Shinzo Abe would like the world to know that he did not resign last year because of failed policies or election losses. The real reason reason for his resignation was crippling diarrhea that forced him to go to the toilet 30 times a day:
Abe said he has been struck by ulcerative colitis, a bowel illness caused by ulcers, at least once a year since he was 17.
Abe, whose grandfather was also prime minister, was groomed for politics from childhood. He said he would never forget the shock when the illness first hit him as a young man.
“To mention an indelicate matter, I rushed to the lavatory after having keen abdominal pains and saw the basin all red with tremendous bleeding,” he said.
“Bleeding causes slight anaemia. More than anything else, though, you feel depressed as you see fresh blood every time you go to the toilet,” he said in an article contributed to the major conservative monthly Bungei Shunju.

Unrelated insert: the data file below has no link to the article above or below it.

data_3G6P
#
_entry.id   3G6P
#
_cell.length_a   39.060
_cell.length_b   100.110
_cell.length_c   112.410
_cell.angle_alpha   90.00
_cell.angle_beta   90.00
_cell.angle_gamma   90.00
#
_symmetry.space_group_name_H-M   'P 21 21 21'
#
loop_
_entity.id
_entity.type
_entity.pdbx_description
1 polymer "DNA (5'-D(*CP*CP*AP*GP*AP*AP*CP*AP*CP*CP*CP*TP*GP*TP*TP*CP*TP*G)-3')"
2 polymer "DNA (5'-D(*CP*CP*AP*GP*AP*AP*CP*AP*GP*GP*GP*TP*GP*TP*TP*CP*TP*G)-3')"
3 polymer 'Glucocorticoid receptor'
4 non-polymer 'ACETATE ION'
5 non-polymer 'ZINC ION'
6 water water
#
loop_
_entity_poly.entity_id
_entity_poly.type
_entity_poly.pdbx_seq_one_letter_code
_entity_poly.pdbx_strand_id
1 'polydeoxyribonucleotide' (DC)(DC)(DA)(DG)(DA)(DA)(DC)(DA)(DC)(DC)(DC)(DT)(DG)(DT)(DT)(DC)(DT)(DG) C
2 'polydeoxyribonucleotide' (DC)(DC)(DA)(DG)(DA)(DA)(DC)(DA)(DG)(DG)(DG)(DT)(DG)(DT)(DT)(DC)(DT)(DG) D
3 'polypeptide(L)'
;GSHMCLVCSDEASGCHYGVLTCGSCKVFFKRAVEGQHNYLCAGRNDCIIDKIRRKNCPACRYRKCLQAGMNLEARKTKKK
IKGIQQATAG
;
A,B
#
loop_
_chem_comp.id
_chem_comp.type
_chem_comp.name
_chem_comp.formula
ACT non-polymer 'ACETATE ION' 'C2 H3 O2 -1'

Abe said the illness usually made him “feel the need to relieve my bowels every 30 minutes.”
“You can never get a good night’s sleep as you shuttle between the bed and toilet,” he said.
“The need to go to the toilet many times a day hampers election and other political activities very much,” he said, adding his wife, Akie, once made a tearful plea to him to quit his political career.
Abe said his health deteriorated in late August, when his stomach was upset by local food during his tour of India, Malaysia and Indonesia.
He said the final straw came in September, when he was so sick he skipped lines of his policy speech in parliament.
“Once ulcerative colitis worsens, I would need to go to the lavatory 30 times a day. It would be absolutely impossible to perform the heavy duties of prime minister,” he said.